On 6to4 gateway and recommended MTU setting
otroan at employees.org
Thu Mar 11 21:56:34 CET 2010
>>>>> The better question is actually: why bother with 6to4?
>>>>> Yes, it is a nice quick deployment strategy, but for anything long term,
>>>>> go native... (or at least native addresses using 6rd or something).
>>>> But with 6rd you will end up in the same discussion.
>>> 6to4 and 6rd are *both* transitional solutions that will die in due time.
>>> Since we have plenty of running code experience that they work well with
>>> 1280 and sometimes hit PMTUD failures with 1480, any operator who wants to
>>> avoid unwanted phone calls will use 1280. Time enough to worry about an
>>> optimal value when you go native.
>>> By the way, we didn't know enough when RFC3056 was written to suggest a
>>> default, and we were too optimistic about PMTUD, so it didn't seem to matter.
>> I see no reason to suggest a default of 1280 for 6rd though, as one can expect the MTU to be well managed within the ISP. unless you also wanted to suggest that the default IPv6 MTU for _every_ independent of linktype must be 1280? if we do that, will we ever get away from it again?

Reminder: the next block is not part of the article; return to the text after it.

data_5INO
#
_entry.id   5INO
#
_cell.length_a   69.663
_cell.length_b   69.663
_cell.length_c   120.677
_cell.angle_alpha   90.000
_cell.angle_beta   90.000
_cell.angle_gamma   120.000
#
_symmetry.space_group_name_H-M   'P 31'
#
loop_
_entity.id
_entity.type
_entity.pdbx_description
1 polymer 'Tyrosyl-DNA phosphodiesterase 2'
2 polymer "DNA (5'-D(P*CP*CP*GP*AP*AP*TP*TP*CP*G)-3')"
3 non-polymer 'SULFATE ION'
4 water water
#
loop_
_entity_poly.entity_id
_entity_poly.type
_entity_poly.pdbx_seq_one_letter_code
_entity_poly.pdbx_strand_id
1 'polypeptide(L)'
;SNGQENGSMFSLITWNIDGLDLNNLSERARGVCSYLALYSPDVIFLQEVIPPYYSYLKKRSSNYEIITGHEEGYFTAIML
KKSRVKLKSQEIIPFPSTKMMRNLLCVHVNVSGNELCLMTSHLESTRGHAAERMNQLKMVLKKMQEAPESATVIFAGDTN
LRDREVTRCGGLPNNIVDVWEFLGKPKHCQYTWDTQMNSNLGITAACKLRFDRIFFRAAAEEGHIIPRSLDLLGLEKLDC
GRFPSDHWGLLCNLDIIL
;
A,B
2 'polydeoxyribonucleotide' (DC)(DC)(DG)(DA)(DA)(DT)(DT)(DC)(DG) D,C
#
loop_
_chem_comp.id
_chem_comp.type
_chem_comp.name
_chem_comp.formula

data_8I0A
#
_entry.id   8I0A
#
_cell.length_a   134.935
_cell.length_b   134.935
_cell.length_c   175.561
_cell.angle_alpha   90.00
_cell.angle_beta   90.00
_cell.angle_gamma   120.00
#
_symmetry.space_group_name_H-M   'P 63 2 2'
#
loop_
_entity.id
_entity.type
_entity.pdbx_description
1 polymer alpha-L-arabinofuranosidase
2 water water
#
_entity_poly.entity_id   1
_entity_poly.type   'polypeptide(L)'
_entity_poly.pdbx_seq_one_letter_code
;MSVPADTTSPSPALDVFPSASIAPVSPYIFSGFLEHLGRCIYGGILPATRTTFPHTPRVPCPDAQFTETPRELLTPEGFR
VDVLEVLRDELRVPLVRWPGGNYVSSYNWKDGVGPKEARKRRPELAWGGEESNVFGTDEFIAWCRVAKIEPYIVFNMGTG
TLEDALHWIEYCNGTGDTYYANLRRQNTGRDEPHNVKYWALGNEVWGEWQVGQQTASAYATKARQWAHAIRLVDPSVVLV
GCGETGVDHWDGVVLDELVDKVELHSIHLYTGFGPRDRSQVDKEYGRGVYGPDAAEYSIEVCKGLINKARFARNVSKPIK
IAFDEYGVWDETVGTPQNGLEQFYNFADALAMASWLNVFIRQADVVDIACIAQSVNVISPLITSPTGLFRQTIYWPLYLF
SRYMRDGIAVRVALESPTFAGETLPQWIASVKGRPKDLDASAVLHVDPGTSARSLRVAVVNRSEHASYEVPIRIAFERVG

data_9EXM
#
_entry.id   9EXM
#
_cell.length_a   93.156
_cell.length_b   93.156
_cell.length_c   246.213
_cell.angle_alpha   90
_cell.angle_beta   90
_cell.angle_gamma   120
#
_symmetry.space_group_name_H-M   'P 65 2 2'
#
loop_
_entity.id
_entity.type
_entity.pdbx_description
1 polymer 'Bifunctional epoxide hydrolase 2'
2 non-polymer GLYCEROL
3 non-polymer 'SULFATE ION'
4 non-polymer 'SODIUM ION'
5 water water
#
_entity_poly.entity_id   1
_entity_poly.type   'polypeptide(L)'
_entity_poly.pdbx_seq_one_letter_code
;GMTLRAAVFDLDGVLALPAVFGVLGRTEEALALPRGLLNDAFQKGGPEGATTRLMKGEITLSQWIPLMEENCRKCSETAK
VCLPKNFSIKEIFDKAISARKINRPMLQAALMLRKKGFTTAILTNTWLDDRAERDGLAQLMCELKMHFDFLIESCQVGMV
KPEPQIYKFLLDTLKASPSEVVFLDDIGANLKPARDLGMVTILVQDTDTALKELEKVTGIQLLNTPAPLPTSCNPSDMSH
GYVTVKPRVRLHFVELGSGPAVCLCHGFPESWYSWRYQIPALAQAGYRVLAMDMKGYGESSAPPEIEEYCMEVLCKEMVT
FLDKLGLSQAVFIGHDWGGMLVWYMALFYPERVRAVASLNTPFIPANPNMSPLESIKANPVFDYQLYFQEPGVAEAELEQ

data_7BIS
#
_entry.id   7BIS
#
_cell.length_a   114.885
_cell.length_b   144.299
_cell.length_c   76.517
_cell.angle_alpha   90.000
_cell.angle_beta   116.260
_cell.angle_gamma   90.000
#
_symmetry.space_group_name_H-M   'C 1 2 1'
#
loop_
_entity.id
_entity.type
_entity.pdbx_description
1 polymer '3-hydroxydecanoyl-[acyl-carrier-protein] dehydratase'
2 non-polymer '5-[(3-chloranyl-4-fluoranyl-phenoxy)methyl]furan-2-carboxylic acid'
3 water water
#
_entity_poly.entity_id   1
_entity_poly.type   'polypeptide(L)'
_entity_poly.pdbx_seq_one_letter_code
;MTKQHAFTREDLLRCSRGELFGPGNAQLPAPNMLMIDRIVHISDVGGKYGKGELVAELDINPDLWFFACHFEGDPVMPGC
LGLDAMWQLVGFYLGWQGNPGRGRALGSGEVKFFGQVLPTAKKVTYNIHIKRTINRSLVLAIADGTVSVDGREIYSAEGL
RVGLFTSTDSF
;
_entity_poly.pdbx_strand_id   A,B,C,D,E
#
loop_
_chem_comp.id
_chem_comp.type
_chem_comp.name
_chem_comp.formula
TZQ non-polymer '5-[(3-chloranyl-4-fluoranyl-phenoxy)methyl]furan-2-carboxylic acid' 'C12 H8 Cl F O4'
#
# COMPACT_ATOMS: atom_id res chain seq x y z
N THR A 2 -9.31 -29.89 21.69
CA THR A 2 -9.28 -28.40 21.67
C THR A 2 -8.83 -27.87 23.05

> I guess. But as I've said over in the IETF discussion, experience with
> broken PMTUD in IPv4 was that setting a low value was the least painful
> choice, until things got better in the network as a whole.
aren't there two issues here. it is the issue of the tunnel MTU itself being smaller than the transport MTU to avoid fragmentation, and then there is the end to end IPv6 MTU.
we could say in the IETF IPv6 CPE router requirement draft that the default MTU should be advertised as 1280 for example. but that's a pretty big change.
Geoff Huston has an interesting blog post on the issue of MTU
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